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Science Technician Overview - Specialty Areas - Preparation -
Day In The Life - Earnings - Employment - Career Path Forecast -
Professional Organizations - Overview PowerPoint


Preparation
Most science technicians need an associate degree or a certificate in applied science or science-related technology. Biological and forensic science technicians usually need a bachelor's degree. Science technicians with a high school diploma and no college degree typically begin work as trainees under the direct supervision of a more experienced technician, and eventually earn a 2-year degree in science technology.

There are several ways to qualify for a job as a science technician. Many employers prefer applicants who have at least 2 years of specialized training or an associate degree in applied science or science-related technology. Because employers' preferences vary, however, some science technicians have a bachelor's degree in chemistry, biology, or forensic science or have completed several science and math courses at a 4-year college.

Most biological technician jobs, for example, require a bachelor's degree in biology or a closely related field. Forensic science positions also typically require a bachelor's degree to work in the field. Knowledge and understanding of legal procedures also can be helpful. Chemical technician positions in research and development also often have a bachelor's degree, but most chemical process technicians have a 2-year degree instead, usually an associate degree in process technology. In some cases, a high school diploma is sufficient. These workers usually receive additional on-the-job training. Entry-level workers whose college training encompasses extensive hands-on experience with a variety of diagnostic laboratory equipment generally require less on-the-job training.

Whatever their degree, science technicians usually need hands-on training either in school or on the job. Most can get good career preparation through 2-year formal training programs that combine the teaching of scientific principles and theory with practical hands-on application in a laboratory setting with up-to-date equipment.

Graduates of bachelor's degree programs in science who have considerable experience in laboratory-based courses, have completed internships, or have held summer jobs in laboratories also are well qualified for science technician positions and are preferred by some employers.

Job candidates, who have extensive hands-on experience with a variety of laboratory equipment, including computers and related equipment, usually require a short period of on-the-job training. Those with a high school diploma and no college degree typically begin work as trainees under the direct supervision of a more experienced technician. Many with a high school diploma eventually earn a 2-year degree in science technology, often paid for by their employer.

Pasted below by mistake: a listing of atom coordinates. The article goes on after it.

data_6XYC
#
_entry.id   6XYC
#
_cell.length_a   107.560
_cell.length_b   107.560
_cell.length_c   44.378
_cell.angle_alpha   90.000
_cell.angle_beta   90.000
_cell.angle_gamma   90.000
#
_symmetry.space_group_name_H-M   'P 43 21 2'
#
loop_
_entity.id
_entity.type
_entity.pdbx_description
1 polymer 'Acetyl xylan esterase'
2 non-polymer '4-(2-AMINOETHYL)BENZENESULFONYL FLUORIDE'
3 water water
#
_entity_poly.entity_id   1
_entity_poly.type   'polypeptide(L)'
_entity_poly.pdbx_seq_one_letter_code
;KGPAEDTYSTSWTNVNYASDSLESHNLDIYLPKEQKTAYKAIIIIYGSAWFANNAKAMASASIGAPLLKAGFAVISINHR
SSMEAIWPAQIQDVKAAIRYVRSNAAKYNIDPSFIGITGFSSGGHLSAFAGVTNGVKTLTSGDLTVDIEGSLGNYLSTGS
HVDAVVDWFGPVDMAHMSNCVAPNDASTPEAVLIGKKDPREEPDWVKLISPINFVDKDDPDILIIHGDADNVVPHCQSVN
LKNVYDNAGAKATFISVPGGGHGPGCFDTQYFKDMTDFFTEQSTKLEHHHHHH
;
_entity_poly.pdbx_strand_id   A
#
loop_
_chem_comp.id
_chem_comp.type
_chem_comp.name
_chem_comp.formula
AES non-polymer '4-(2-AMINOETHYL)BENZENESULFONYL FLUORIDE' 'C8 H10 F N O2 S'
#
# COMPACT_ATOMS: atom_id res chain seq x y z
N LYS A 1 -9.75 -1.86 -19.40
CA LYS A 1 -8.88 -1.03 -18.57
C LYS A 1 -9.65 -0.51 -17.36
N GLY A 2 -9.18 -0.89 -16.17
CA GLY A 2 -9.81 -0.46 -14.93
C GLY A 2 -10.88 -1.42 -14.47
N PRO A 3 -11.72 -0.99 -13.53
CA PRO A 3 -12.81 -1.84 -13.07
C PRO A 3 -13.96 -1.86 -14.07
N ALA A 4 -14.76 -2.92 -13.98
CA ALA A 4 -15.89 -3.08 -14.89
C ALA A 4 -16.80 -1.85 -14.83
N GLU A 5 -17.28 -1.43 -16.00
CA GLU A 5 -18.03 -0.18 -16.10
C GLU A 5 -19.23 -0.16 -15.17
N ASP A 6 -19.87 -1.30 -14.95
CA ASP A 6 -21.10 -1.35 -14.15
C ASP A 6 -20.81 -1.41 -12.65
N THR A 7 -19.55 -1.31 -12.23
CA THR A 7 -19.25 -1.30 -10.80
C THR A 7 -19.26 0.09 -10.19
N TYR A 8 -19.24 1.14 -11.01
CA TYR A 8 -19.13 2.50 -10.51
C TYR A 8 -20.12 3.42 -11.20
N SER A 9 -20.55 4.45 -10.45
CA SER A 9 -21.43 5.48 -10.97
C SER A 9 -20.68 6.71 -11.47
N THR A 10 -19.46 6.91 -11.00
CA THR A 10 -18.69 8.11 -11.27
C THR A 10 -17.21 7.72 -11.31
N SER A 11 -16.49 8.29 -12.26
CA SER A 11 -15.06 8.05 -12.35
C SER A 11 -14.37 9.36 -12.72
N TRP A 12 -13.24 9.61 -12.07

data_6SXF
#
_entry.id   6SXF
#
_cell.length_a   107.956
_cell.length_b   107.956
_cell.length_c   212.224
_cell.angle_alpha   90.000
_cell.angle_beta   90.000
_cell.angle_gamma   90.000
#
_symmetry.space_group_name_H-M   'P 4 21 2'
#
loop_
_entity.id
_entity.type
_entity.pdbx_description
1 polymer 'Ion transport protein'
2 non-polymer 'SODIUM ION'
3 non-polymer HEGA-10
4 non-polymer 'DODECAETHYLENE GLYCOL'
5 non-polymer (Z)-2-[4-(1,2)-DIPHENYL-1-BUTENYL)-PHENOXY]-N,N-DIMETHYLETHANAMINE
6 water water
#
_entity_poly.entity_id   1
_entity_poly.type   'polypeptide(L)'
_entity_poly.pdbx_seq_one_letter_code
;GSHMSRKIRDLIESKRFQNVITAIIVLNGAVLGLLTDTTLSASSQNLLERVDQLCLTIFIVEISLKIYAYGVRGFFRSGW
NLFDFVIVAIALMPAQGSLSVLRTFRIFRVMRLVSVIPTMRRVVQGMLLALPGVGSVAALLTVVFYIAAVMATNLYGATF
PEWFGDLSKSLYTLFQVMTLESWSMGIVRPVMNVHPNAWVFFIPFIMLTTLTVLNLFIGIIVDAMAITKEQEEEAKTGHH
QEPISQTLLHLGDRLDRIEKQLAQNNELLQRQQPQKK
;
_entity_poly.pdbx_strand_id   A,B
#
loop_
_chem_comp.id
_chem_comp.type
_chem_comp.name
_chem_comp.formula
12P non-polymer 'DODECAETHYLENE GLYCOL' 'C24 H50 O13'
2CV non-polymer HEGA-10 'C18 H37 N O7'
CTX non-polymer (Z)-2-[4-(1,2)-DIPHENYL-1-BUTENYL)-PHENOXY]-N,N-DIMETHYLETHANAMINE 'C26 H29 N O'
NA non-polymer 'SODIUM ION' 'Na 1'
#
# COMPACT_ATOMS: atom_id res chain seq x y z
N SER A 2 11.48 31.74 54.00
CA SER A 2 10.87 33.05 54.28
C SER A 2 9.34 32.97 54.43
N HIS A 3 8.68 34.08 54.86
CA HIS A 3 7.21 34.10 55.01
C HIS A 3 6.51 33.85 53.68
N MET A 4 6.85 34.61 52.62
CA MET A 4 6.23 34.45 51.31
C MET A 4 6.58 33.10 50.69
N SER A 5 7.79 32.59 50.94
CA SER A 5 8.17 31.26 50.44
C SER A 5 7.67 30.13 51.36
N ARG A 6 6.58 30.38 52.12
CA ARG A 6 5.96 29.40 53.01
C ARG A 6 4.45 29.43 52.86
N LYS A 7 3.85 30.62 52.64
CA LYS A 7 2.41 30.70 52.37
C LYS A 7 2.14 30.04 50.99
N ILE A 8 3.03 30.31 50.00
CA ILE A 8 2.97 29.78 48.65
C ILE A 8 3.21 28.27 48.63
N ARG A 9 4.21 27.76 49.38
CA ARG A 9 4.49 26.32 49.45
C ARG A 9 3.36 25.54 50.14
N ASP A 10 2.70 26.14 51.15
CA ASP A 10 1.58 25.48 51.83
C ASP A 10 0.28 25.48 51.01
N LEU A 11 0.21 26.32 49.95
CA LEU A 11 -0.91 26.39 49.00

Many technical and community colleges offer associate degrees in a specific technology or more general education in science and mathematics. A number of associate degree programs are designed to provide easy transfer to bachelor's degree programs at colleges or universities. Technical institutes usually offer technician training, but they provide less theory and general education than do community colleges. The length of programs at technical institutes varies, although 1-year certificate programs and 2-year associate degree programs are common. Prospective forestry and conservation technicians can choose from more than 20 associate degree programs in forest technology accredited by the Society of American Foresters.

Approximately 30 colleges and universities offer a bachelor's degree program in forensic science; about another 25 schools offer a bachelor's degree in a natural science with an emphasis on forensic science or criminology; a few additional schools offer a bachelor's degree with an emphasis in a specialty area, such as criminology, pathology, jurisprudence, investigation, odontology, toxicology, or forensic accounting.

Some schools offer cooperative-education or internship programs, allowing students the opportunity to work at a local company or some other workplace while attending classes during alternate terms. Participation in such programs can significantly enhance a student's employment prospects.

People interested in careers as science technicians should take as many high school science and math courses as possible. Science courses taken beyond high school, in an associate or bachelor's degree program, should be laboratory oriented, with an emphasis on bench skills. A solid background in applied chemistry, physics, and math is vital.

Communication skills are important because technicians are often required to report their findings both orally and in writing. In addition, technicians should be able to work well with others. Because computers often are used in research and development laboratories, technicians should also have strong computer skills, especially in computer modeling. Organizational ability, an eye for detail, and skill in interpreting scientific results are important as well, as are a high mechanical aptitude, attention to detail, and analytical thinking.

Technicians usually begin work as trainees in routine positions under the direct supervision of a scientist or a more experienced technician. As they gain experience, technicians take on more responsibility and carry out assignments under only general supervision, and some eventually become supervisors. However, technicians employed at universities often have job prospects tied to those of particular professors; when those professors retire or leave, these technicians face uncertain employment prospects.

Note: Some resources in this section provided by the US Department of Labor, Bureau of Labor Statistics.
 


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